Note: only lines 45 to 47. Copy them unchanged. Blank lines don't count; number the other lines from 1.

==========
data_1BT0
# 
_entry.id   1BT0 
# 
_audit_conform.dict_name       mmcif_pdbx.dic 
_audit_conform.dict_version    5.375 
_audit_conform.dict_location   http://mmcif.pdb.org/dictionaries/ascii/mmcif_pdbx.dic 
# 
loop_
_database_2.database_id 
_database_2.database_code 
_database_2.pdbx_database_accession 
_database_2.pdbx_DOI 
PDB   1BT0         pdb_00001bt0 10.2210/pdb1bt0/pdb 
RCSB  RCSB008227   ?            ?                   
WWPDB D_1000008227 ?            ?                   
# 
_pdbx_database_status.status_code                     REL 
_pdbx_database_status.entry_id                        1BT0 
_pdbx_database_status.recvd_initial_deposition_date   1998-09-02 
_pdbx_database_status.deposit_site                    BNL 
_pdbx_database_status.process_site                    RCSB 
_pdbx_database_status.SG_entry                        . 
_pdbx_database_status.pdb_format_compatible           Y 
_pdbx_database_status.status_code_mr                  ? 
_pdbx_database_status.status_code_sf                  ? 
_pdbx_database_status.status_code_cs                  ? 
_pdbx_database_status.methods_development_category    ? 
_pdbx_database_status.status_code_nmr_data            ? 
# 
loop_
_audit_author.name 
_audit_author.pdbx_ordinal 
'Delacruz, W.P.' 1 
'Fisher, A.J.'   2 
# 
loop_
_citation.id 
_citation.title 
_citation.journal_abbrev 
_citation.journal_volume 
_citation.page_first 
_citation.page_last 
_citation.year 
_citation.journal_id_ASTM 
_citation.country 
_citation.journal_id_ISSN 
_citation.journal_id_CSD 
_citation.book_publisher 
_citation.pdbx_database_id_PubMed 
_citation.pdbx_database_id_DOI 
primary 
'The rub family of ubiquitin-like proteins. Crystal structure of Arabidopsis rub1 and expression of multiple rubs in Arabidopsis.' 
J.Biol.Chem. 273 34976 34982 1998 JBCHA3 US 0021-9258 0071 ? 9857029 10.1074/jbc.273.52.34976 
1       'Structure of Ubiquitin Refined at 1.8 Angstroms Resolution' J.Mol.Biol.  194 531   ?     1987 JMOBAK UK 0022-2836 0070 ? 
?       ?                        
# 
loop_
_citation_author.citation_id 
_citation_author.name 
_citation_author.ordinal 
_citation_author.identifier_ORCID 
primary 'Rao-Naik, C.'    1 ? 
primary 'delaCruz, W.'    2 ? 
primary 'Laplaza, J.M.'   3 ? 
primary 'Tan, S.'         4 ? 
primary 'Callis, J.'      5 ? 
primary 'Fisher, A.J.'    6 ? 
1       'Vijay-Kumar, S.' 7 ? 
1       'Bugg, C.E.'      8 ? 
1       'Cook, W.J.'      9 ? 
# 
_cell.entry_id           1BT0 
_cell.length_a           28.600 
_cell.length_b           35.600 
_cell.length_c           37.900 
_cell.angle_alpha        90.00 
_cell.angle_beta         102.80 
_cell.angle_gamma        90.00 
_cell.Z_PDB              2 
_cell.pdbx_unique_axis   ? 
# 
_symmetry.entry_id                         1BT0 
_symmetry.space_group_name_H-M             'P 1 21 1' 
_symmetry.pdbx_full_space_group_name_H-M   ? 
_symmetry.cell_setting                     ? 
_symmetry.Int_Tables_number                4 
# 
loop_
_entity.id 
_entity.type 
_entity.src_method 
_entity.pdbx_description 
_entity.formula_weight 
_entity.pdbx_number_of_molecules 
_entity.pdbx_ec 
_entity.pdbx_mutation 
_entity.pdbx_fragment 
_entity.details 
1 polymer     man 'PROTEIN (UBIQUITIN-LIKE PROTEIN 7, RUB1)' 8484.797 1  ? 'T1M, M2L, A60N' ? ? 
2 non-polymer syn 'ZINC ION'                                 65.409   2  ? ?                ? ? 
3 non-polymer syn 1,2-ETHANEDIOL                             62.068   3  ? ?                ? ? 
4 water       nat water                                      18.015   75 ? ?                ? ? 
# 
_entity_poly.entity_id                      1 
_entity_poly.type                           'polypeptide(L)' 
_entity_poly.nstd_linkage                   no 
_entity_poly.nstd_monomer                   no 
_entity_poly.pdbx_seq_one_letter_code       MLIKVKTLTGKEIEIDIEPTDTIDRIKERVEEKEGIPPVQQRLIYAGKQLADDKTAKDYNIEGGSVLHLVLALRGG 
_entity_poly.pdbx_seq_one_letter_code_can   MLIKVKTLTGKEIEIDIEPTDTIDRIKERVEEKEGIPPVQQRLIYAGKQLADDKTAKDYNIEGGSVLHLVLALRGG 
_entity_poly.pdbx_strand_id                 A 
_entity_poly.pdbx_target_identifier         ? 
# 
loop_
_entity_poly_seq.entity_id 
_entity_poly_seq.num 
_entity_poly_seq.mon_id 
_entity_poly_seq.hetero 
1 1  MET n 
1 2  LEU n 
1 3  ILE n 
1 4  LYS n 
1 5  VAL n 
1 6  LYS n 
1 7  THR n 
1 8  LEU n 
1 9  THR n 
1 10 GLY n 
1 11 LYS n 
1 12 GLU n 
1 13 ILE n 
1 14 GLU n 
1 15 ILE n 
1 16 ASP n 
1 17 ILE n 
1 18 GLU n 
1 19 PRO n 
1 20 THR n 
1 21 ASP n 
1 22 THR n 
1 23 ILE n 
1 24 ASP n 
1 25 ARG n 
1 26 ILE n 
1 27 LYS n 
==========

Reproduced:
_citation.journal_id_ASTM 
_citation.country 
_citation.journal_id_ISSN 